If you listen, let me know what you think!

Meanwhile, here are some bonus links I’ve been saving up for your eyeballs & ear canals:

  • 57 Black-Hosted Podcasts You Should Probably Listen To, plus a couple more A+ choices missing from this list: Still Processing (the subject of many heart-eye emoji-laden texts this week. Hosts Jenna Wortham & Wesley Morris have such perfect chemistry & smart insights, I could listen to them every day.) and Speed Dial with Doreen St. Felix and Ira Madison III (which I know I have mentioned before, but I would be remiss not to mention again).
  • Also, Dame S. was on #DamesPal Meryl Williams’ sparkling interview podcast The Sleeper Hit this week, talking about her dream of Jason Statham becoming a comedic actor (search your feelings, you know this would be splendid!), some weirdly prescient Hiddleswift thoughts, and deep thoughts on the merits of various regional seltzers and Disney tween shows.

Dame Margaret Can Either Come Up With a Cute Name for This Section OR Stay Alive Despite Her Allergies, But She Cannot Possibly Do Both.

Dee fur-dee-doo-dee-smash-dee-fishie MWAH!

 

Dame Sophie Has Very Few Link Thoughts Left After GBBO Breadxit & Podcasts, BUT ANYWAY Here Are Some Links

Not germane to anything below, just vitally important IN GENERAL.

  • I thrill to the knowledge that Sarah Blackwood (she of The Sarahs of my beloved Avidly fame) is launching a new column at The Hairpin, Parenting by the Books, where she’ll “use classic literary and historical texts to think through contemporary parenting: breastfeeding, sleep training, sharing, attachment, sexuality, and more.” Best of all: NO STUDIES. They are garbage & make us feel bad. Just literature & life experience, two of my favorite, most reliable tools for understanding the world around me.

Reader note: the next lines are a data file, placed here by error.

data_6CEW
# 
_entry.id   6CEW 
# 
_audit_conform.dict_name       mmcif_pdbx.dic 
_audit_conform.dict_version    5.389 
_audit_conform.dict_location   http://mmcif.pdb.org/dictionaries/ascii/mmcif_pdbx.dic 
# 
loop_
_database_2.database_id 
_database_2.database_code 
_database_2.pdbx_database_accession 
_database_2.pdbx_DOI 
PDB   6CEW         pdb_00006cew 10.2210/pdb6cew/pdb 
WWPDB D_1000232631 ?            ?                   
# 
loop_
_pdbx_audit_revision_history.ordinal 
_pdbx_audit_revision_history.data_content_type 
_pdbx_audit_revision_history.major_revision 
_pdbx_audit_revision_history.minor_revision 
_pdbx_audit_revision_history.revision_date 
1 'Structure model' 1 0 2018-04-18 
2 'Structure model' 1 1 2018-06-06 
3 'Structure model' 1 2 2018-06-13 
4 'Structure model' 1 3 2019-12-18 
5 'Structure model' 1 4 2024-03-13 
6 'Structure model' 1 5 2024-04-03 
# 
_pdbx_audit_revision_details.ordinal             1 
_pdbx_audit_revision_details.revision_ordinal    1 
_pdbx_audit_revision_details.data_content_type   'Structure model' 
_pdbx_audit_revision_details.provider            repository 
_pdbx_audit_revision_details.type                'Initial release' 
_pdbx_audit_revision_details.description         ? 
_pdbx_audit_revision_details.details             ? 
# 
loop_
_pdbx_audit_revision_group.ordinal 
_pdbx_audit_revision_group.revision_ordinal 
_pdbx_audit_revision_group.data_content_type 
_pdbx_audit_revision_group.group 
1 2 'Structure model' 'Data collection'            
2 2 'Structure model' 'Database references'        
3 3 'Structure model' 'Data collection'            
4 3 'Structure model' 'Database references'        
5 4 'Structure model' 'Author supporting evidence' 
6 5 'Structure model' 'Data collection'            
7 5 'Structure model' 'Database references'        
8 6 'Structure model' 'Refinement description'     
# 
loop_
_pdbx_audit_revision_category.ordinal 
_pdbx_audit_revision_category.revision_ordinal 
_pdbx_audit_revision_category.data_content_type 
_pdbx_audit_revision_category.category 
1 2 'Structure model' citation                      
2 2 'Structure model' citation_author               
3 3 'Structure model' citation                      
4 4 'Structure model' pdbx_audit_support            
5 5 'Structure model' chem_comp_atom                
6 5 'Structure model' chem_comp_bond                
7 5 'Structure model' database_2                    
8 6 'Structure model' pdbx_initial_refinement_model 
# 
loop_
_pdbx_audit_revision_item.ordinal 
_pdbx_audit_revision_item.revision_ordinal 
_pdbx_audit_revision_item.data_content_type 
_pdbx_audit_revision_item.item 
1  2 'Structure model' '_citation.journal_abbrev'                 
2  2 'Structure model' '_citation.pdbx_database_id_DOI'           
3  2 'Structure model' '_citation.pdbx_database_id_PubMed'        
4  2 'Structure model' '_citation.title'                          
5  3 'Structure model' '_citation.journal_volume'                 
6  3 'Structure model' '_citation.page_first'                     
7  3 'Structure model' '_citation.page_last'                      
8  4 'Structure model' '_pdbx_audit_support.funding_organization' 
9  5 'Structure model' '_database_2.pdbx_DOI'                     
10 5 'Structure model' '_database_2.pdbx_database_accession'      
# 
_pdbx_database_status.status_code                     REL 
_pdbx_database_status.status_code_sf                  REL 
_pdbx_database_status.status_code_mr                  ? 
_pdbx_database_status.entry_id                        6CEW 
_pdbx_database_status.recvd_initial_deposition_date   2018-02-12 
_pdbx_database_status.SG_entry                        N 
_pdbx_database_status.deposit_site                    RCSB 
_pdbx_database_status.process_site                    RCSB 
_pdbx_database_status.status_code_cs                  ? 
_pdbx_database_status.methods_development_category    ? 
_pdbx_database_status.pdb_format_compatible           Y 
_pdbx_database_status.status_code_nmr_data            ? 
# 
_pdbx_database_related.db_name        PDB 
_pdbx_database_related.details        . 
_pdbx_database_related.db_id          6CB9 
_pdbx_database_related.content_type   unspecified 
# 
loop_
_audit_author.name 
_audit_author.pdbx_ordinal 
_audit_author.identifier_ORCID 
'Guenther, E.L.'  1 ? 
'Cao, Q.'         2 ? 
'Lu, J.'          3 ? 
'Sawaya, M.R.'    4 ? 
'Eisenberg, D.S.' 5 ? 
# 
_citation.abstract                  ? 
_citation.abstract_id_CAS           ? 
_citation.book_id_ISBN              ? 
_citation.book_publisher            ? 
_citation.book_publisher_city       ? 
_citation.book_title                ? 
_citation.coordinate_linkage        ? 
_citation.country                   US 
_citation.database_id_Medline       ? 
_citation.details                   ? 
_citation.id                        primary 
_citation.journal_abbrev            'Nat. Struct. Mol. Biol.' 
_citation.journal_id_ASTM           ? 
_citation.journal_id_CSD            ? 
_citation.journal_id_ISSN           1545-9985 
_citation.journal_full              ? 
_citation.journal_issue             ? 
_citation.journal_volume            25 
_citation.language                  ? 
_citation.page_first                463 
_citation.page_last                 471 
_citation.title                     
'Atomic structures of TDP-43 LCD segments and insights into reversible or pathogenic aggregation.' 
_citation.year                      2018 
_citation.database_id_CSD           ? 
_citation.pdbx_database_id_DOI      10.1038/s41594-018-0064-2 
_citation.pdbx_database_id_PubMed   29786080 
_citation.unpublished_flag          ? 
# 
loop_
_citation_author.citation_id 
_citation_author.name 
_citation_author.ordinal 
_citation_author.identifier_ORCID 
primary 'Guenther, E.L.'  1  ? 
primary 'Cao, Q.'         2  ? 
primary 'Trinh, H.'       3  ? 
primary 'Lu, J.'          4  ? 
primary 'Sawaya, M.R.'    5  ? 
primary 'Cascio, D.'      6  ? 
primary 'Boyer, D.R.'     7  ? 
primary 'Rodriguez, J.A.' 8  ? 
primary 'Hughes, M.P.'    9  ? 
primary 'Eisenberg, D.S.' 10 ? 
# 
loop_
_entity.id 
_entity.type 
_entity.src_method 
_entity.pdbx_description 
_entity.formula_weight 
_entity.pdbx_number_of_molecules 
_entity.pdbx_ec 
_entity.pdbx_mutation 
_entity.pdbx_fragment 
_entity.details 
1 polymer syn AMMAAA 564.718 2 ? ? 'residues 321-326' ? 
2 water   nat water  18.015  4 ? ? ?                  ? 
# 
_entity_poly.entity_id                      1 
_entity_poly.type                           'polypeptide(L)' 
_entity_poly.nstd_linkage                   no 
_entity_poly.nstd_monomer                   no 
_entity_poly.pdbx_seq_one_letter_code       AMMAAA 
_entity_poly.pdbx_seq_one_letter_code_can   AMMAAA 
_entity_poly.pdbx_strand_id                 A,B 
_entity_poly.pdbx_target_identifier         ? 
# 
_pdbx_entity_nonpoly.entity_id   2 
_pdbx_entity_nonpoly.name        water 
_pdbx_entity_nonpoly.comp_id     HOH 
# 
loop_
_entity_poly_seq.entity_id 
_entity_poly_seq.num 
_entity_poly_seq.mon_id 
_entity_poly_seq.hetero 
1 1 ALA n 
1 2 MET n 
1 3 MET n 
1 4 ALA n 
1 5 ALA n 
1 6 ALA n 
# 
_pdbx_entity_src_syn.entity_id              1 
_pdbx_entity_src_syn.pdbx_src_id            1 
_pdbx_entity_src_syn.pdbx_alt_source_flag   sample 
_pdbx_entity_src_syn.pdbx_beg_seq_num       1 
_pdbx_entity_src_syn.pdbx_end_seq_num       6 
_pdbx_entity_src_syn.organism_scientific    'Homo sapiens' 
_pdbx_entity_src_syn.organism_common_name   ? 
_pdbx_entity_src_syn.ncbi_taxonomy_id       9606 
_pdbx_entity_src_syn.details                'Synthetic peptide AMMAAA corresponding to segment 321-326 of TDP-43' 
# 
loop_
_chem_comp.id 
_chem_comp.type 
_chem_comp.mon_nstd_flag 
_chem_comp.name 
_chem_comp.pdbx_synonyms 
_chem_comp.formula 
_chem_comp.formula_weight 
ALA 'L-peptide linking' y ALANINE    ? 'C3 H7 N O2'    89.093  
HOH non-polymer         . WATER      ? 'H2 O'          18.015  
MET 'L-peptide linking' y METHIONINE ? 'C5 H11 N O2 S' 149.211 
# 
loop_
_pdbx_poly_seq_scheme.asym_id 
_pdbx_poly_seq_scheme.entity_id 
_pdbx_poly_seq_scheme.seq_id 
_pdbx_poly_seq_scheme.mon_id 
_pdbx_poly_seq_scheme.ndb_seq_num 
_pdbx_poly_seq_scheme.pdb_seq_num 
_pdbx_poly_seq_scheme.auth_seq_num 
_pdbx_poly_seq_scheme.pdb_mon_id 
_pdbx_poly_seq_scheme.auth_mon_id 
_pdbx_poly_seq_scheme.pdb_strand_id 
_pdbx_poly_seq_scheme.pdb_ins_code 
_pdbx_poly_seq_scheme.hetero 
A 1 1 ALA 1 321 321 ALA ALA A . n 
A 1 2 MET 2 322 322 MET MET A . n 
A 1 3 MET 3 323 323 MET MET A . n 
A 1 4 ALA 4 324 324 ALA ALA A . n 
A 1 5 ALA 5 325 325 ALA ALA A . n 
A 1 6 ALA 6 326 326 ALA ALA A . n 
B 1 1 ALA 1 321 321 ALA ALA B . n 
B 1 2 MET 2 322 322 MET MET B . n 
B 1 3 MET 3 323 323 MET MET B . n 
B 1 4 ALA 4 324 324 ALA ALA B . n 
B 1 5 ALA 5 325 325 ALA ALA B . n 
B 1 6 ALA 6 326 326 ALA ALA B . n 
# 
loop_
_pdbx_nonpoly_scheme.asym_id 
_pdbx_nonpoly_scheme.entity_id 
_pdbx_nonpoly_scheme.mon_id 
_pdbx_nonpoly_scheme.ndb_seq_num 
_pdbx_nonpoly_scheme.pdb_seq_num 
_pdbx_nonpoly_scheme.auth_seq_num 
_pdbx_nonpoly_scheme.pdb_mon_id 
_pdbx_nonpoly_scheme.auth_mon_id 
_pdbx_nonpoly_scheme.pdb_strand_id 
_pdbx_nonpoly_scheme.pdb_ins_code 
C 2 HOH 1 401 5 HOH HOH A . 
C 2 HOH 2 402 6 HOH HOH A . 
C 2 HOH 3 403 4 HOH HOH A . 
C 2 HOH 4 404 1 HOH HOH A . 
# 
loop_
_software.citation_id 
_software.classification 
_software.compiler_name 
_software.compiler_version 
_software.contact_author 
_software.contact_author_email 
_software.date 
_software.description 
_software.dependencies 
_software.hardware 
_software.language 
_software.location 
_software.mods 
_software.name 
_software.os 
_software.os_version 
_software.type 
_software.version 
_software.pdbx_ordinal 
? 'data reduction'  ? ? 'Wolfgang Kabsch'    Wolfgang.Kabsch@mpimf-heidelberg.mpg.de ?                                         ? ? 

• Suki Kim wrote a widely acclaimed & bestselling work of investigative journalism about life among the super-elite of North Korea. Her publishers insisted on publishing her book, Without You, There Is No Us, as memoir, because [pause for a deep, deep sigh]...because women can’t be considered experts on anything but their own emotional experiences? Because having emotions about one’s students and colleagues in the midst of life-endangering experiences somehow “taints” Kim’s rigorous journalism? Because Orientalism? Probably a combination of all three & more besides. Now Kim has been quoted in a piece in the New York Times that she should absolutely never have been quoted in, and listen, do I need to get the Hulk gif out again? I think I do. I am seething. Would this ever happen to a white, male author? Is that even a question? Ughhhh, burn it all down.
  • Amy Winehouse would have turned 33 this week. On my daughter’s birthday, in fact. She was only a little older than my youngest sister. I was in Toronto, the city where my husband & I started making our life together, the week that Back to Black came out. We were in England visiting family the day that Amy died. I have a lot of tender feelings for that talented girl, and this piece on the impossible, highly Nice Jewish Girl standards she held herself to is making me feel many feelings.
Boy, I'm a treat to hang out with this week, aren't I? I can't promise I'll be any sunnier next week, but I hope you'll stay tuned to find out!